Taking into consideration the previous studies, chewing gums were chosen as a vehicle in our study to eliminate the confounding bias as well as to have a similar amount of salivary stimulation in both groups. Most of the previous studies either compared xylitol with other polyols or with placebo. Ours is one of the first studies in children to compare xylitol and probiotic chewing gums.
Each subject was given an equal number of chewing gum pellets of probiotics and xylitol. All the individuals had healthy, adequate amount of saliva and were asked to chew the gum pellets thrice daily for 20 min each. The school teachers were explained the whole process and were requested to supervise and monitor the children. Written forms with instructions and daily checklists were given to all the children to check compliance. Similar compliance calendars were followed by Pahumunto et al., 2017 and Alamoudi et al., 2018.
The possible effect of the duration of chewing gum on the overall outcome of the intervention cannot be overlooked. Edgar et al. (1975) concluded that a 5-min duration of chewing sugar-free gum had little effect on the pH of plaque. A smaller fall in the pH and a more rapid rise of the pH back to its resting levels was noticed after a 10-min chewing duration by Park et al. Following an acidogenic challenge, the rise in resting pH levels was more rapid and took substantially lesser time when a sugarless gum was chewed for at least 20 min. Park et al., determined the optimal initiation time and duration of chewing to achieve maximum salivary stimulation and benefits of a chewing gum containing sorbitol. The authors concluded that chewing a sugarless gum within the first 5 min of eating and continuing it for a minimum of 15 min would confer the maximum benefits. Caglar et al., 2007 in their study on healthy adults used a chewing duration of 10 min and reported a significant reduction in salivary Streptococcus counts with both probiotics and xylitol. The European Food Safety Authority, 2010 reviewed a plethora of scientific research papers and recommended the use of 2–3 g of sugar-free gum for 20 min after meals. Therefore, keeping in mind the recommendations of the European Food Safety Authority, manufacturer recommendations, as well as the American Dental Association guidelines, a chewing duration of 20 min, was kept standard for both groups. Our results showed that both probiotics and xylitol significantly reduced the levels of Streptococcus mutans in saliva after 3 weeks of intervention. These results are consistent with the study conducted by Caglar et al., 2007. However, the mechanism of action of both the gums is different, and because the bias of salivary stimulation was eliminated, both groups were comparable. While probiotics, in general, may act through several mechanisms such as host modulation, prevention of cellular adhesion, competitive inhibition and coaggregation, L. reuteri particularly is known to secrete two antimicrobial agents called “Reuterin” and “Reutericyclin.” Our results revealed a statistically significant difference in the pre- and post-intervention values of Log CFU in case of probiotic chewing gums, which can be attributed to the action of saliva and the presence of “Reuterin” and “Reutericyclin” in the gum formulation.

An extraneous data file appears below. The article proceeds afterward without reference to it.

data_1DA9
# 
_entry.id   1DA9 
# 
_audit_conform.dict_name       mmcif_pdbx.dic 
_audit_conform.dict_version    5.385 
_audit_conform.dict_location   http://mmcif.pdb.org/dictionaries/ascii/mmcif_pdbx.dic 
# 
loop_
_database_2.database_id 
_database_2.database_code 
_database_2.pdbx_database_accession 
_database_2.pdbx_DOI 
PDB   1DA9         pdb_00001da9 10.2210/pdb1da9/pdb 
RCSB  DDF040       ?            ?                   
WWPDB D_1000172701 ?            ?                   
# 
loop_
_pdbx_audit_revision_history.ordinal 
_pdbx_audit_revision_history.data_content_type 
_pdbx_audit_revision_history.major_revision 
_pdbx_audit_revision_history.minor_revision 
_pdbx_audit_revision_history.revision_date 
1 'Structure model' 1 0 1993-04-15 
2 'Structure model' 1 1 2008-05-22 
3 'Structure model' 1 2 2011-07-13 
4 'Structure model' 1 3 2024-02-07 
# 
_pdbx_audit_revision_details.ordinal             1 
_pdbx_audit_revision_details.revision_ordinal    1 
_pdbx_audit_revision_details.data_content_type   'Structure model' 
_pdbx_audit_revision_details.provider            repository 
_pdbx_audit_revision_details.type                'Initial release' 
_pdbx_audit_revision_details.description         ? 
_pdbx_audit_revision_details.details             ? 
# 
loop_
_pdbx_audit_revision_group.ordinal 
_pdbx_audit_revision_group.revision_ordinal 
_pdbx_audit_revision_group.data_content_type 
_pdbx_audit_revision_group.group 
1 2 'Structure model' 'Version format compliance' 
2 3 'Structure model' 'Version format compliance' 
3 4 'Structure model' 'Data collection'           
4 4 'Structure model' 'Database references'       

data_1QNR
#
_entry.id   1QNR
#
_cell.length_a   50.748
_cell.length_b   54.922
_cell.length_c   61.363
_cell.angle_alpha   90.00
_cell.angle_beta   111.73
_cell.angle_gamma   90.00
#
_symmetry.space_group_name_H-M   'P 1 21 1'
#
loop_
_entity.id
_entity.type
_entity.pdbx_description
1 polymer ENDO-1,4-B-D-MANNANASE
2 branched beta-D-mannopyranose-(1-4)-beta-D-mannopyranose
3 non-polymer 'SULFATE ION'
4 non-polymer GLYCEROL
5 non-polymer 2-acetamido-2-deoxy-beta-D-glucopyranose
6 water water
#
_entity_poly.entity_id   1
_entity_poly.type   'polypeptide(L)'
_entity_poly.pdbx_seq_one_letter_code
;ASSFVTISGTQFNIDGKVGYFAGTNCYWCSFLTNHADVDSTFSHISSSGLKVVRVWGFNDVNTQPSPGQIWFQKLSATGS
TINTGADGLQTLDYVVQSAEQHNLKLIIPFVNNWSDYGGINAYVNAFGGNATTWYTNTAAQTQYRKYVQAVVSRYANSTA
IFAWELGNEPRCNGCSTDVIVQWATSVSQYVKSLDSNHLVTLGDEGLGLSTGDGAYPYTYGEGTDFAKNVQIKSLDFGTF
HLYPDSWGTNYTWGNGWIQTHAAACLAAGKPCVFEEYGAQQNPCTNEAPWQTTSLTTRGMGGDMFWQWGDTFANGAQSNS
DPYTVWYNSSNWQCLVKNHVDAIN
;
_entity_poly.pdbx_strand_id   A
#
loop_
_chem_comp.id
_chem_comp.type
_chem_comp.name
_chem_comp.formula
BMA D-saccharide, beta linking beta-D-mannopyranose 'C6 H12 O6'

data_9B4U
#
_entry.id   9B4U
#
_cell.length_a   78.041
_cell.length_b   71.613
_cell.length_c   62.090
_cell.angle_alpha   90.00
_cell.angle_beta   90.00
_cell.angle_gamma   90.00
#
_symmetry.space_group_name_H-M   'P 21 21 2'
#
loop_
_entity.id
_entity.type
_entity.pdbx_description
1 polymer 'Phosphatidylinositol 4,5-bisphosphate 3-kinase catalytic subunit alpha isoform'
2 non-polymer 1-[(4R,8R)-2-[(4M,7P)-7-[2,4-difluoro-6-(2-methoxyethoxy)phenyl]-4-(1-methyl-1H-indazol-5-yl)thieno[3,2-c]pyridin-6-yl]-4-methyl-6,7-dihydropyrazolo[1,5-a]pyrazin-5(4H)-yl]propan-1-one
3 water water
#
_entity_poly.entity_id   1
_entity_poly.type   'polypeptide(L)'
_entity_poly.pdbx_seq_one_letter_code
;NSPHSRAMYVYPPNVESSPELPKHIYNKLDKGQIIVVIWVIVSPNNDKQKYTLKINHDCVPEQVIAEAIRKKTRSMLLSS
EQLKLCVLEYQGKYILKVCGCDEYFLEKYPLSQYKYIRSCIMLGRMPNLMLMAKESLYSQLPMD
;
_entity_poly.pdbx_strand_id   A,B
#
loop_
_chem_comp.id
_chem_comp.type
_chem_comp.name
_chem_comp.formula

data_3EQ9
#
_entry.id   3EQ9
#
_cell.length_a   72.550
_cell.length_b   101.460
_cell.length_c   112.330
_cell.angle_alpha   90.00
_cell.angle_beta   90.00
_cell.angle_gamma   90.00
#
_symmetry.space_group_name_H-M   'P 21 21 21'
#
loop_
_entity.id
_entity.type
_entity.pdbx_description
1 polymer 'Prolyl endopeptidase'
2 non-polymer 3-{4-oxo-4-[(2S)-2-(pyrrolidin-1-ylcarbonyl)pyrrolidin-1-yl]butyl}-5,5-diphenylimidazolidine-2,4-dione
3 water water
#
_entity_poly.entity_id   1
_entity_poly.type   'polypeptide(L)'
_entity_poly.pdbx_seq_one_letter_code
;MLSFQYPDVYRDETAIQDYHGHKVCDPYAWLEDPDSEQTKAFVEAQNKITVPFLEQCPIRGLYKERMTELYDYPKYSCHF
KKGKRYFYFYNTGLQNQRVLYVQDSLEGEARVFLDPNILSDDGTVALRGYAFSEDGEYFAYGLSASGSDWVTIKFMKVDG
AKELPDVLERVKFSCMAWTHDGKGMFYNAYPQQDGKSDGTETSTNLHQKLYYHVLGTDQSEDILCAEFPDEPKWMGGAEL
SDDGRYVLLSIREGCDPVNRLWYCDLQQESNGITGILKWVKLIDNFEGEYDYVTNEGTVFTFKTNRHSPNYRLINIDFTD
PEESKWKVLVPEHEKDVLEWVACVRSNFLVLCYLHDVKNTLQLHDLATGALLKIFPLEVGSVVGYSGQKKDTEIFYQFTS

In accordance with a study conducted by Krasse et al., 2006, we also observed a significant reduction (P < 0.001) in plaque and gingival scores (P < 0.001). Our results are consistent with Vivekananda et al., 2010 who conducted a split-mouth trial in which two quadrants were treated with scaling and root planing and the other two were left untreated. The individuals were then given probiotic lozenges for 2 weeks and a significant reduction in plaque and gingival scores was noticed. The reduction of plaque and gingival scores in our study would have been more if we had performed oral prophylaxis and root planing before administration of probiotic chewing gums.